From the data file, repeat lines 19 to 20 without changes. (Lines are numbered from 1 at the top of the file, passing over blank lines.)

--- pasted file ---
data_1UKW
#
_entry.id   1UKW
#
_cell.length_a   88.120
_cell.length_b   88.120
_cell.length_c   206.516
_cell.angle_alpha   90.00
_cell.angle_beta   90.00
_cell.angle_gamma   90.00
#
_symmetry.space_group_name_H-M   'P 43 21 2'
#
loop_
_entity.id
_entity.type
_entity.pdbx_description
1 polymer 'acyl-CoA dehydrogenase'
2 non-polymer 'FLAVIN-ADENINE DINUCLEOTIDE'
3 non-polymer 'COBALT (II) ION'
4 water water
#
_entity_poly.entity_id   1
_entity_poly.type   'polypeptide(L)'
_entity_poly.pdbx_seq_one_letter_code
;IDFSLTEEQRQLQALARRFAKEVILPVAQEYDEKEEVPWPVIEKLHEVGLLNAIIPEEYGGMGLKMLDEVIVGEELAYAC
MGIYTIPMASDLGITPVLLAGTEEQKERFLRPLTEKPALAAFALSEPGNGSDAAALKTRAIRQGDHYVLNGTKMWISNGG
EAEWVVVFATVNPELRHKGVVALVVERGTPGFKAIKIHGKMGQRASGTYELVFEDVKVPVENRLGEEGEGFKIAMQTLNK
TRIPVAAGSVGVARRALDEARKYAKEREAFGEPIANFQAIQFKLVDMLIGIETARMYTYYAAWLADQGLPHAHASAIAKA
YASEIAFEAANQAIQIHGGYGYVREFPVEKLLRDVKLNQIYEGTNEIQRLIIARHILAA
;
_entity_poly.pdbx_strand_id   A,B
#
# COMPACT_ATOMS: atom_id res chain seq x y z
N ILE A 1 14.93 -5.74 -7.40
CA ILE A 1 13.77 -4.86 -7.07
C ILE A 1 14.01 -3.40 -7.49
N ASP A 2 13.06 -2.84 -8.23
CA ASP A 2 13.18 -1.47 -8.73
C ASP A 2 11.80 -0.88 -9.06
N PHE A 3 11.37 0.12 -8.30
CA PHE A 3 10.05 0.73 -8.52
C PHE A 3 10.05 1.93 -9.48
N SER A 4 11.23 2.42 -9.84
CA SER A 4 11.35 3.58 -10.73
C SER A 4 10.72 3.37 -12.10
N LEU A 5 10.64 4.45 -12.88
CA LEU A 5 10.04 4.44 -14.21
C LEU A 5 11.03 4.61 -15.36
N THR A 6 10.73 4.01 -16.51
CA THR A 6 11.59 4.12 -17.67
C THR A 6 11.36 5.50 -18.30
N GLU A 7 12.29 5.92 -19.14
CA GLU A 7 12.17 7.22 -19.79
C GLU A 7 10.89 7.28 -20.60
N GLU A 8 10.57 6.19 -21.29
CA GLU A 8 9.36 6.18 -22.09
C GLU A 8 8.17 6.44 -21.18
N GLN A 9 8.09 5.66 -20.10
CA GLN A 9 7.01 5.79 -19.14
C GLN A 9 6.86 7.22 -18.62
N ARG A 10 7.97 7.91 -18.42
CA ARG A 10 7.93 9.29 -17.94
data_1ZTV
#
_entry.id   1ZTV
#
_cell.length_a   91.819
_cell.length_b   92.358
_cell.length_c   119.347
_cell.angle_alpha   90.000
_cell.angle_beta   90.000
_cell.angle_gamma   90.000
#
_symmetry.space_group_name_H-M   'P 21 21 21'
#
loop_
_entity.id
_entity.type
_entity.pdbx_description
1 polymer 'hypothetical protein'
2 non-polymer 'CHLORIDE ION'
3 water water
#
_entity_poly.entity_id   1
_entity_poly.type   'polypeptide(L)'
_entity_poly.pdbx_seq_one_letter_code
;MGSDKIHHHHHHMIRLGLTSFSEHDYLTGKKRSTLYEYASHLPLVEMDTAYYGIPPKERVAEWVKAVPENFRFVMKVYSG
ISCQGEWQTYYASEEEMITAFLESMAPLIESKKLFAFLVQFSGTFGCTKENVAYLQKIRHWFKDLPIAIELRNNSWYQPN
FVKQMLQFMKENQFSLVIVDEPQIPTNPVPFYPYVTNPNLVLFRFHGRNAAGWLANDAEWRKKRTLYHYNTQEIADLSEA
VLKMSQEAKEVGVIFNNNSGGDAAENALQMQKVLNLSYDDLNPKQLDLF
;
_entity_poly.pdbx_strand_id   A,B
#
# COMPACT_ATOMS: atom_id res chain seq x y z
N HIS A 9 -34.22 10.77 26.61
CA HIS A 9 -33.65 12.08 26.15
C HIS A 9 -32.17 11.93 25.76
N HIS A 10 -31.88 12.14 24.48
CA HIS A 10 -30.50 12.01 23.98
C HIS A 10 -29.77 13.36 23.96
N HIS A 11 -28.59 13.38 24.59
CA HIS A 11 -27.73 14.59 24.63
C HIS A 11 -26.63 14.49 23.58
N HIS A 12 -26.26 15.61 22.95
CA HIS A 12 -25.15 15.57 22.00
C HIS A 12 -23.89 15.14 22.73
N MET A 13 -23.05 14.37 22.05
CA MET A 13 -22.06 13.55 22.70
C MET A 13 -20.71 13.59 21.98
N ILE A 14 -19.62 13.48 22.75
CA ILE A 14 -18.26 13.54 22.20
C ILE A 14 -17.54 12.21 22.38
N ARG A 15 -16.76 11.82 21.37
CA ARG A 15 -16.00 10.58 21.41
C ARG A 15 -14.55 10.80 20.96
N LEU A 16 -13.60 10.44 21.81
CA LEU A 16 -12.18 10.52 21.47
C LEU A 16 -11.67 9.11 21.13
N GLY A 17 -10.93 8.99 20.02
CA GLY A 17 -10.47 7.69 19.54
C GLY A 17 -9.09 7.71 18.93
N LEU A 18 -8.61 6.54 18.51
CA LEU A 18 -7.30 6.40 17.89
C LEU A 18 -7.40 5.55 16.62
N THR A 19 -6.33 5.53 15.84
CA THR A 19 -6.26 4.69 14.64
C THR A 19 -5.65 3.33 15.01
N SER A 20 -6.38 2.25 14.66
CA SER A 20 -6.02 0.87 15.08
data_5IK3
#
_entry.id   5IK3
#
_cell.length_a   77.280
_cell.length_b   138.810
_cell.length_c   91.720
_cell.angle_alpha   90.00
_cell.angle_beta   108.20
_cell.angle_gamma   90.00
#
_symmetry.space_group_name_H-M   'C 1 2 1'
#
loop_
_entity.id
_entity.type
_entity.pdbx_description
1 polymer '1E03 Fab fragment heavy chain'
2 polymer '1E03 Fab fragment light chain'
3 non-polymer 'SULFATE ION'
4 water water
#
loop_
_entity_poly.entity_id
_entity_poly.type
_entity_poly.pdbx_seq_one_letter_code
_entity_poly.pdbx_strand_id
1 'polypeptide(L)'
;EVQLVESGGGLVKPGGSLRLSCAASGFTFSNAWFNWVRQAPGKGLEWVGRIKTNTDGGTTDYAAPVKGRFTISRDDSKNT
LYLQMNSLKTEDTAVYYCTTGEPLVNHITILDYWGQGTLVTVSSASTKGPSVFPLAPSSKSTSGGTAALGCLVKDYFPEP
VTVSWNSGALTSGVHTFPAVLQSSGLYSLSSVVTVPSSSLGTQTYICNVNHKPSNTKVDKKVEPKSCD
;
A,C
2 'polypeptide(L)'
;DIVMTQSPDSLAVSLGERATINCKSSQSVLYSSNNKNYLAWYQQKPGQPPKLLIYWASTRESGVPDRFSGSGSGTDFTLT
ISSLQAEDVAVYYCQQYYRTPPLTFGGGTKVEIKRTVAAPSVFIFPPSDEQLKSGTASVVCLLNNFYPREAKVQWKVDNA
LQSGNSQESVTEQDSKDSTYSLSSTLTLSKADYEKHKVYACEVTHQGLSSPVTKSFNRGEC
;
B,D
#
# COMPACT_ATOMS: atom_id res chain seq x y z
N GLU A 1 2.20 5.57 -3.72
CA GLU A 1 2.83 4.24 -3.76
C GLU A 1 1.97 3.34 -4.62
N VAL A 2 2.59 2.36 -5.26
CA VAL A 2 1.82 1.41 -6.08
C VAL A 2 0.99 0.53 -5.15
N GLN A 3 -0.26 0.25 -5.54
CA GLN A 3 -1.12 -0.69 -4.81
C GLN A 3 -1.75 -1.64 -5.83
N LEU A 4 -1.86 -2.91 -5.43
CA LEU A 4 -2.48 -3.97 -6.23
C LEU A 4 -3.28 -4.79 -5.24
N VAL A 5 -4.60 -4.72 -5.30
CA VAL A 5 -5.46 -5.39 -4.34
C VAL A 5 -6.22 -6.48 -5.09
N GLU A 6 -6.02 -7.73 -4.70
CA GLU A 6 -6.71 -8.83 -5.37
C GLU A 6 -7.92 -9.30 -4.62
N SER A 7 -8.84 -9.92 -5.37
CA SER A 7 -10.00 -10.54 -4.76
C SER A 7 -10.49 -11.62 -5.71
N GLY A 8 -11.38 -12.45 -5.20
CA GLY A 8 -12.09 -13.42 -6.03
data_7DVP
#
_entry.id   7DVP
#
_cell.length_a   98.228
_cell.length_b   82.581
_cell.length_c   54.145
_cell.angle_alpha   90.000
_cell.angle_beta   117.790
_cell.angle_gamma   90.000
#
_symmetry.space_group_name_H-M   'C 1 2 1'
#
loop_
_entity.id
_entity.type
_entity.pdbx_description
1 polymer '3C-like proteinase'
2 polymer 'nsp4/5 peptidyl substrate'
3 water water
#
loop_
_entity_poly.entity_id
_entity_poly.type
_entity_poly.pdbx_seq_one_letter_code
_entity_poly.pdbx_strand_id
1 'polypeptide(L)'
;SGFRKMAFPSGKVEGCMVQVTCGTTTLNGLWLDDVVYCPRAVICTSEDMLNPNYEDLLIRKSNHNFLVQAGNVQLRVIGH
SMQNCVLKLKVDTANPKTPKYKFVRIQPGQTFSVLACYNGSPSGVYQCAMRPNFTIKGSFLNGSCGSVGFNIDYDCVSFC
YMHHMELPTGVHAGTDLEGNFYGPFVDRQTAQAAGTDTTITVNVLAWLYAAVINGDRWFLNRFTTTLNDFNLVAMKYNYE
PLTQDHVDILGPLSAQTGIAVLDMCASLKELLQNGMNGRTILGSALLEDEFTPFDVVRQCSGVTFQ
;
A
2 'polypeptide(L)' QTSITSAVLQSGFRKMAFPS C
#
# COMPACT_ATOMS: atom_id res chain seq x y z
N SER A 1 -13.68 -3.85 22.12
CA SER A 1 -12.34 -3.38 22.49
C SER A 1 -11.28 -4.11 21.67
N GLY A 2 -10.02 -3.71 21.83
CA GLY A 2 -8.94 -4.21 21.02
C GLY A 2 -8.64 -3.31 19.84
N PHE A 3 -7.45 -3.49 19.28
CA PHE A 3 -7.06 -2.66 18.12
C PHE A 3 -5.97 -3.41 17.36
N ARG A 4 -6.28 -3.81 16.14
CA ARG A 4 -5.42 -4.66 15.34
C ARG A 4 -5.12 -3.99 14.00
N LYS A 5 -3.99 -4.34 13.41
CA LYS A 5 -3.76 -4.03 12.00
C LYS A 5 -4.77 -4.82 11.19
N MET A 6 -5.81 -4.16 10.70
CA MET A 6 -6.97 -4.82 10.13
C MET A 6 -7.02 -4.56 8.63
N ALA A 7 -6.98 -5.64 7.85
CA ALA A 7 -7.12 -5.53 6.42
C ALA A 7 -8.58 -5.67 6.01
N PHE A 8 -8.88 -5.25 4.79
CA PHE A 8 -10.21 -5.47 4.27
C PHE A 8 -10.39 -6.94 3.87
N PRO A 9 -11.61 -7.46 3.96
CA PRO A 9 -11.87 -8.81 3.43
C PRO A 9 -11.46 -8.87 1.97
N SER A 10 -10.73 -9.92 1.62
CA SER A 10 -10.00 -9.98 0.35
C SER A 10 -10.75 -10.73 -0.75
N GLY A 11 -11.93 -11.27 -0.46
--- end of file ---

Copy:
2 non-polymer 'FLAVIN-ADENINE DINUCLEOTIDE'
3 non-polymer 'COBALT (II) ION'